|Elms in a Brighton street. 27 September 2013|
|A 'Weeping Elm' near to the Royal Pavilion.|
26 September, 2013
Elsewhere in the town there are finer examples, some even being rather famous. The next example, a specimen of Ulmus glabra 'Horizontalis' was photographed in a park adjacent to the Brighton Royal Pavilion. It might be assumed that these trees are naturally resistant to Elm Disease but in fact their survival is due to a very well organised 'sanitation' program which quickly identifies, and deals with, any outbreak of the disease. As most people
are aware the disease is caused
by a fungus carried by the beetles, Scolymus scolymus and Scolymus multistriatus.
No doubt I am a philistine, but I found this park far more interesting than the Royal Pavilion. Of course there were the usual street pigeons (feral Rock Doves) and Wood Pigeons strutting around but, staying aloof from these, was a Stock Dove. This is a slightly less common species, perhaps often overlooked, and lacking any of the bold markings borne by its relatives.
|Stock Dove in the gardens adjacent to the Royal|
Pavilion, Brighton. 26 September, 2013
|A calliphorid fly, Stomorhina lunata, taken in gardens |
beside the Royal Pavilion, Brighton.
26 September, 2013
Another insect to catch the eye was the familiar Green Shieldbug, Palomena prasina.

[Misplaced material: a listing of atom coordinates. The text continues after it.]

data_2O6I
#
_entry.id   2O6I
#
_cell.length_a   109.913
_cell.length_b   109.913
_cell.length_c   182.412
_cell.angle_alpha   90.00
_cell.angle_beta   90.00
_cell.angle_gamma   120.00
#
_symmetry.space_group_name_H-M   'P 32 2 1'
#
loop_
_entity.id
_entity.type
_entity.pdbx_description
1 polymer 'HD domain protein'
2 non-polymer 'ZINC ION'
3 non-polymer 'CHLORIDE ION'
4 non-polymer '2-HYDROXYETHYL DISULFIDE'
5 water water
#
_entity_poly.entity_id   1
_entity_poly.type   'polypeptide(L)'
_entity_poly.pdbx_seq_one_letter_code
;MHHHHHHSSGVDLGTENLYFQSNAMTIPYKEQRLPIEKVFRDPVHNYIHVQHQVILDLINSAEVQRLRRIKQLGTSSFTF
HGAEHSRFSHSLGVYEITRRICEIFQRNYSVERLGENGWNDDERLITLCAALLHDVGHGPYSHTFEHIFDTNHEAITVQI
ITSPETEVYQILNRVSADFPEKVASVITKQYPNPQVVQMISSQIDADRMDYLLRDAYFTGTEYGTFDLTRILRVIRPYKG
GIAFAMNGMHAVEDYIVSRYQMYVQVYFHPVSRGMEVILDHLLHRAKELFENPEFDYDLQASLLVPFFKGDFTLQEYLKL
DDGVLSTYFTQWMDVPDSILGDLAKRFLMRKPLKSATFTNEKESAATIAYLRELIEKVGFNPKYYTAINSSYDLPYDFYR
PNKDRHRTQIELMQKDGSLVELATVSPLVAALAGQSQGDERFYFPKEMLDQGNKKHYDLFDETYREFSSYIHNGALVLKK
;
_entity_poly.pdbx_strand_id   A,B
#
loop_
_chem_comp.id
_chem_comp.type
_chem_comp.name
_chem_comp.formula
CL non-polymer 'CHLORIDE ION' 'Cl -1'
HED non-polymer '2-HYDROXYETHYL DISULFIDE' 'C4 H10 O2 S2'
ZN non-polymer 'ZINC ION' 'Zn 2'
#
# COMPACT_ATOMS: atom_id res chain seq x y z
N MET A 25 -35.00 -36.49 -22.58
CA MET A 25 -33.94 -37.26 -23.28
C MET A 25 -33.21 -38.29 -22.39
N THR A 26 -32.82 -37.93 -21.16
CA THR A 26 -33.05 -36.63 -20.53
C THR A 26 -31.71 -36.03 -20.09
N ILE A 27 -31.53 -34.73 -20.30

Although it is bright green throughout the summer months, it takes on dull brown colours to overwinter. The specimen I photographed was in a transitional stage; it will eventually hide itself away under dead leaves or some such material and remain concealed until spring.
|Green Shieldbug, Palomena prasina, in the gardens |
of the Royal Pavilion, Brighton 26 September, 2013
|Indian Pokeberry, flowers.|
Gardens beside Royal Pavilion, Brighton
By and large the park was planted up with commonplace species but I was pleased to see a few plants of Indian Pokeweed, Phytolacca acinosa in the flower beds. This species is frequently bird-sown and the fact that the plants weren't labelled suggested that they weren't a deliberate planting.
|Indian Pokeberry , Phytolacca acinosa ,in fruit.|
Brighton, 26 September, 2013
I could have spent more time in these gardens, and many people less strong-willed than myself would have lingered on to give more attention to the fungus, Melampsora hypericorum affecting the leaves of a St John's Wort.
|Hypericum rust, Melampsora hypericorum,|
affecting St John's Wort. Brighton, 26 September, 2013
...but there were other places to visit and other scenes to enjoy and I tore myself away.